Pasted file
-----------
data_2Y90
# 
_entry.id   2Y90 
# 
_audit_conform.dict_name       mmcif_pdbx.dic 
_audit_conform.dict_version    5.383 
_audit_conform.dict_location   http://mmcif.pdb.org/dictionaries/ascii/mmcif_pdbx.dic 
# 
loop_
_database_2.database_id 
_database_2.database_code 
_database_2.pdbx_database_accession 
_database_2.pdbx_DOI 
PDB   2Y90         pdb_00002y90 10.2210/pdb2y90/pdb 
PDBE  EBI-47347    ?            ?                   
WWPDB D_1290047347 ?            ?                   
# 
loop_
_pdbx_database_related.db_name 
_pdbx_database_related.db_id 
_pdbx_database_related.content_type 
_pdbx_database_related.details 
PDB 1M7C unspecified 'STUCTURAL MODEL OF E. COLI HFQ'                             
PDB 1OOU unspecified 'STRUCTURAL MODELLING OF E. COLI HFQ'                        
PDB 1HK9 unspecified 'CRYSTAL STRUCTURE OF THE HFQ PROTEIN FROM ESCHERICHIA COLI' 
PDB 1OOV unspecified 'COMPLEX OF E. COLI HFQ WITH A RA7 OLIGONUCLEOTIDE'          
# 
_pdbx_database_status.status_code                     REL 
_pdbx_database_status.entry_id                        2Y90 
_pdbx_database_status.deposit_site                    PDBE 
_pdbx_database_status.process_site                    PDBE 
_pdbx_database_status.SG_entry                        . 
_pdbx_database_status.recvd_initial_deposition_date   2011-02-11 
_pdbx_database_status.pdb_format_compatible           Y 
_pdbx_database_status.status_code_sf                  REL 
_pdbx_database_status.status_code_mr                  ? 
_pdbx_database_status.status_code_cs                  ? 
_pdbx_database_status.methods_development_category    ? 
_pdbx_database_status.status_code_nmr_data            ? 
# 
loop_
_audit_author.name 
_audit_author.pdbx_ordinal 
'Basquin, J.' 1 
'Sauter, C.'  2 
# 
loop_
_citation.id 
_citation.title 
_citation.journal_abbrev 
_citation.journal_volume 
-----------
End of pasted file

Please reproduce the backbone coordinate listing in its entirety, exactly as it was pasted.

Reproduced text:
data_2Y90
# 
_entry.id   2Y90 
# 
_audit_conform.dict_name       mmcif_pdbx.dic 
_audit_conform.dict_version    5.383 
_audit_conform.dict_location   http://mmcif.pdb.org/dictionaries/ascii/mmcif_pdbx.dic 
# 
loop_
_database_2.database_id 
_database_2.database_code 
_database_2.pdbx_database_accession 
_database_2.pdbx_DOI 
PDB   2Y90         pdb_00002y90 10.2210/pdb2y90/pdb 
PDBE  EBI-47347    ?            ?                   
WWPDB D_1290047347 ?            ?                   
# 
loop_
_pdbx_database_related.db_name 
_pdbx_database_related.db_id 
_pdbx_database_related.content_type 
_pdbx_database_related.details 
PDB 1M7C unspecified 'STUCTURAL MODEL OF E. COLI HFQ'                             
PDB 1OOU unspecified 'STRUCTURAL MODELLING OF E. COLI HFQ'                        
PDB 1HK9 unspecified 'CRYSTAL STRUCTURE OF THE HFQ PROTEIN FROM ESCHERICHIA COLI' 
PDB 1OOV unspecified 'COMPLEX OF E. COLI HFQ WITH A RA7 OLIGONUCLEOTIDE'          
# 
_pdbx_database_status.status_code                     REL 
_pdbx_database_status.entry_id                        2Y90 
_pdbx_database_status.deposit_site                    PDBE 
_pdbx_database_status.process_site                    PDBE 
_pdbx_database_status.SG_entry                        . 
_pdbx_database_status.recvd_initial_deposition_date   2011-02-11 
_pdbx_database_status.pdb_format_compatible           Y 
_pdbx_database_status.status_code_sf                  REL 
_pdbx_database_status.status_code_mr                  ? 
_pdbx_database_status.status_code_cs                  ? 
_pdbx_database_status.methods_development_category    ? 
_pdbx_database_status.status_code_nmr_data            ? 
# 
loop_
_audit_author.name 
_audit_author.pdbx_ordinal 
'Basquin, J.' 1 
'Sauter, C.'  2 
# 
loop_
_citation.id 
_citation.title 
_citation.journal_abbrev 
_citation.journal_volume 